Suppose that Lafayette is about to undergo a change. Suppose the change will be bigger than the arrival of the oil and gas industry in the 1950s. Bigger than the completion of Interstate 10 in the 1970s. Bigger than the oil crunch in the 1980s, the 16 percent population growth of the 1990s or the $260 million home construction boom in 2003-2004. Bigger even than the influx of Katrina evacuees.
...the last time technology made so much information available to so many people, the result was the Renaissance. A few million books, printed on clumsy presses and distributed via pack animals and sailing ships, changed a world in which literacy had been a novelty.
Imagine the power that access to a few trillion Web pages, on demand, will give the man in a South Lafayette office. Or the woman who works at a North Lafayette industrial park. Or the kid with a laptop on his kitchen table in Azalea Park.
The immediate impetus for the series is the fiber-optic communications utility the community voted in on July 16th. But the stories, frankly, so far have seemed more like rehashes of wire stories (like the ones about online romance or file sharing) than explorations about what will be different about Lafayette. —And, make no mistake, Lafayette's implementation of big broadband will give us so much more capacity than most places the wire services write for that stories written with "little" broadband in mind will be only a relatively small part of the story. I'd love to see stories about big broadband, downloadable video, "long tail" sports downloads, big simulations, cheap online "web apps," business opportunities for video phone providers, residential network installers and the like. There are some really interesting things coming that could involve every department of the newspaper and I hope that someday this series will mature into an exploration of Lafayette's new possibilities—and get into the "real" paper as well. (What's that about?)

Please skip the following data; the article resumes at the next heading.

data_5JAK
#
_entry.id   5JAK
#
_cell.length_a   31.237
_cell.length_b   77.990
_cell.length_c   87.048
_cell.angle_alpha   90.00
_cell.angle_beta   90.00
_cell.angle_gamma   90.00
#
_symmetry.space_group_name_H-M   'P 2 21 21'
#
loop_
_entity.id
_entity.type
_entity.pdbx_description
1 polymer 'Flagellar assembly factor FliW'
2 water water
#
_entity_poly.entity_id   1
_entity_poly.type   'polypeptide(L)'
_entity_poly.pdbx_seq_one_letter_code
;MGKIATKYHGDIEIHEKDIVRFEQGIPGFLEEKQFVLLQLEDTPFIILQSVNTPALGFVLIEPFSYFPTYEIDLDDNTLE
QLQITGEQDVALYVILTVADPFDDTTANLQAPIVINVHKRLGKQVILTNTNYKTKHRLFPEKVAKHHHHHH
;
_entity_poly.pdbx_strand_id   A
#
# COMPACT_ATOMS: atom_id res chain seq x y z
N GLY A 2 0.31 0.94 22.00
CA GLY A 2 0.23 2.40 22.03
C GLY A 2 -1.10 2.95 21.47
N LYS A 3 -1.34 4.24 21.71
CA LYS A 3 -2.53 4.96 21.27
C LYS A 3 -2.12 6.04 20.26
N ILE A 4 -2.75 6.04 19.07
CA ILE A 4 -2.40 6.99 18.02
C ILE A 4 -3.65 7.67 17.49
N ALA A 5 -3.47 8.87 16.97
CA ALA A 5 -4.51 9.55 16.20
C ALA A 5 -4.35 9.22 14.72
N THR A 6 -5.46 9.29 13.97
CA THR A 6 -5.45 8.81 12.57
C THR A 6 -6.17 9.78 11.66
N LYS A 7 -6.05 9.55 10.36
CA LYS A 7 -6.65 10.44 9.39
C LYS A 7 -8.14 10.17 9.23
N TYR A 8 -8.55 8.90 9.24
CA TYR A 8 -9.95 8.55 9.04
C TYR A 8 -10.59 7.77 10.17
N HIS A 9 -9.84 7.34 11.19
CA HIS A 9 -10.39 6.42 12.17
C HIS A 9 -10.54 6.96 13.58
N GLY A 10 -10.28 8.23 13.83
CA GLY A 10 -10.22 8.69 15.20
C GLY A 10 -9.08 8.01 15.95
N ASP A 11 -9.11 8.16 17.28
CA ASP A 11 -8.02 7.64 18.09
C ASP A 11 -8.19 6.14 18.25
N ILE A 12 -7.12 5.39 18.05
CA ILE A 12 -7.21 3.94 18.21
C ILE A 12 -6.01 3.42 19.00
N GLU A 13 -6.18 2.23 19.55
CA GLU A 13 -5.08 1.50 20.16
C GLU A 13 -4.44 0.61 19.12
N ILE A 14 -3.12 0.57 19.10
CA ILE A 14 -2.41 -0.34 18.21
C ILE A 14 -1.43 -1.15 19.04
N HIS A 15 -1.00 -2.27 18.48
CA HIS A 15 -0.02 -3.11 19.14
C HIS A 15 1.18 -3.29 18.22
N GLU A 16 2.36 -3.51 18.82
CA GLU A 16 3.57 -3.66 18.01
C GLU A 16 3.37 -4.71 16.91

But the immediate reason to write about the series is the most recent story, "Wi-Fi pops up in the darnedest places," which sketches out the odd and not so odd locations at which you can jump onto a WiFi connection. Most folks who have WiFi available know about CCs and Mello Joy. (And if you don't you should cruise down to Mello Joy, have a piece of Lea's pie, and sample surfing the internet from one of the tables on the street.) But there were plenty of places in the story that had open nodes that I didn't know about and I consider myself knowledgeable (or did). So ride over to Krystal to read email. Or go to Guamas at lunch and keep tab on Hurricane Wilma or the latest commentary on the Saints. The Green Willow Cafe has WiFi too. Now the story did miss some places that I've used or know about: the Sonics on Pinhook and Willow have WiFi, as does the airport, for instance. And there's no mention of the places you can find with a little bit of "wardriving"--there are lots of open business and residential nodes if you poke around a bit.